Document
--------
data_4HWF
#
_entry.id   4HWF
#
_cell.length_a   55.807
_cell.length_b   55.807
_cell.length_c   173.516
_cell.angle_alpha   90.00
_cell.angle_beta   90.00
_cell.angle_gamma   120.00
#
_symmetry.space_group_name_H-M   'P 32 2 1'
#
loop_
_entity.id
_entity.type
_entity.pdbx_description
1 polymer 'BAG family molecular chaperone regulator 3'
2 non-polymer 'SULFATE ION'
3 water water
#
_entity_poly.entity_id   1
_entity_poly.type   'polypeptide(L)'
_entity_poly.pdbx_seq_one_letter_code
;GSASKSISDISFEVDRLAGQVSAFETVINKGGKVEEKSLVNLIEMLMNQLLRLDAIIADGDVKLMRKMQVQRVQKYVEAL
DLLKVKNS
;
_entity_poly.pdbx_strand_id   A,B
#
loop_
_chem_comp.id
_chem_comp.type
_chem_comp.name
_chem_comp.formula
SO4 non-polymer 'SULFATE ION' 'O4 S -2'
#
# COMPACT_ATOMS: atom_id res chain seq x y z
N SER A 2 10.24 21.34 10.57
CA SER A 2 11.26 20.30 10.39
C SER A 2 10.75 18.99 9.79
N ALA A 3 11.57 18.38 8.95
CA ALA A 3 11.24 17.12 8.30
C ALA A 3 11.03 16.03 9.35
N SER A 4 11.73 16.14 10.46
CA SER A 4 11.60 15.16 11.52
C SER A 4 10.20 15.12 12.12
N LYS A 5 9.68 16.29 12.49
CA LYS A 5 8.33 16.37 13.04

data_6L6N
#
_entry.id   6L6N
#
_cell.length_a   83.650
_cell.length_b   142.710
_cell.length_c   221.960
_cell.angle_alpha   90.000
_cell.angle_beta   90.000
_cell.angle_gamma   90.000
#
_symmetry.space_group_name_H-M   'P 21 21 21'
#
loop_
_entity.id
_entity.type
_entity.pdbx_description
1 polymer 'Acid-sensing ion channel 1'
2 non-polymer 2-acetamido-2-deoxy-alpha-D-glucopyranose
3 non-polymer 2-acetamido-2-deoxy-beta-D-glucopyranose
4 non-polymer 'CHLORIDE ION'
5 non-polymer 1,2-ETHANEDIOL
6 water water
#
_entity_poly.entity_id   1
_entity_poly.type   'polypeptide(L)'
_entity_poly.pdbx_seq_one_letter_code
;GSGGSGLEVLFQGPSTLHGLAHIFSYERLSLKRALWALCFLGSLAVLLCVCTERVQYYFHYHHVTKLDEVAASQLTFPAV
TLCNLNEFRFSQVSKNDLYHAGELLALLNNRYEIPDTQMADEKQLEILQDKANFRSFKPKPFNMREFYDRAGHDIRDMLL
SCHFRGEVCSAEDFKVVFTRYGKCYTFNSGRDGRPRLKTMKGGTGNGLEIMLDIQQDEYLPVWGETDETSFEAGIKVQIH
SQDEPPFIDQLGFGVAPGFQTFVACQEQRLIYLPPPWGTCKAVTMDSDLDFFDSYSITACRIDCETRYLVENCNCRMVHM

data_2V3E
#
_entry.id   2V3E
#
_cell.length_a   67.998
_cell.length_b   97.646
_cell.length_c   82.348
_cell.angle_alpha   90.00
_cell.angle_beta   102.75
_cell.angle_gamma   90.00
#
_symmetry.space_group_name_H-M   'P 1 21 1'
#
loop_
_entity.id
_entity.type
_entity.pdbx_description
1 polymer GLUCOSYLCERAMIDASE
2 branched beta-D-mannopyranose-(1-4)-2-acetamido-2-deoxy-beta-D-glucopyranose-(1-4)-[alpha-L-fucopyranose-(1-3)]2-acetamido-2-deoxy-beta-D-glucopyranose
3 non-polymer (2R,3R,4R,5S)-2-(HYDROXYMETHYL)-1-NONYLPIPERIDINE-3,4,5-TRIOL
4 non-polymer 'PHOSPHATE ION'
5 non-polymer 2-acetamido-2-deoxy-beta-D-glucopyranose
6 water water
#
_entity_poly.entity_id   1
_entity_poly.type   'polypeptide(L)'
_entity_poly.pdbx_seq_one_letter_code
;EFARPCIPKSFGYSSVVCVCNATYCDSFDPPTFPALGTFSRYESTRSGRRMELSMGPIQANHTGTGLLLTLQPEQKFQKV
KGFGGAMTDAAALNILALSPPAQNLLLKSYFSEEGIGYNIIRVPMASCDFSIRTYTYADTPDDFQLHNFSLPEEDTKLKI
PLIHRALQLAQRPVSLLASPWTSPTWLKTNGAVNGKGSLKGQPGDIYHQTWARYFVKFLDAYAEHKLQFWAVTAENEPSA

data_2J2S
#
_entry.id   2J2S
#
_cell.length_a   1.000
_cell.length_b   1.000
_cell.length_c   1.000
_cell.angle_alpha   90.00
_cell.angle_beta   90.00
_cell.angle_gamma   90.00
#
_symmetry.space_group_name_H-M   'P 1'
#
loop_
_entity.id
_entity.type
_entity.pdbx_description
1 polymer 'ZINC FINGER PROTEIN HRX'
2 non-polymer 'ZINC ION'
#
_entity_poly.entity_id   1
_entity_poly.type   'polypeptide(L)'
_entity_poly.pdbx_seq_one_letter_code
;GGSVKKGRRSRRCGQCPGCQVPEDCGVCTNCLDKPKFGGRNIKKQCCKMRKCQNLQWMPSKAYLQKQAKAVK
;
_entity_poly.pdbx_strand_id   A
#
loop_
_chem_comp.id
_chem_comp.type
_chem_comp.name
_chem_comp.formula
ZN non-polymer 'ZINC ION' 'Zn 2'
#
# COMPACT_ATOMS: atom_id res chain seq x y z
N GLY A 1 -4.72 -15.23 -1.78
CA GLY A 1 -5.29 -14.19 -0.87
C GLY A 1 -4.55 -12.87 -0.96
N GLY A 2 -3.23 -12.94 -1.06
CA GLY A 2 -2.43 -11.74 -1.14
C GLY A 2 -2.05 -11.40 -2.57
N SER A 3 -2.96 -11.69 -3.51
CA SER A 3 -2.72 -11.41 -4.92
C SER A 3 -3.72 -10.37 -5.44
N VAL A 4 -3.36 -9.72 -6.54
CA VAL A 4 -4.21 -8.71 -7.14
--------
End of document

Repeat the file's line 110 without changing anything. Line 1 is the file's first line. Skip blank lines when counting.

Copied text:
data_2J2S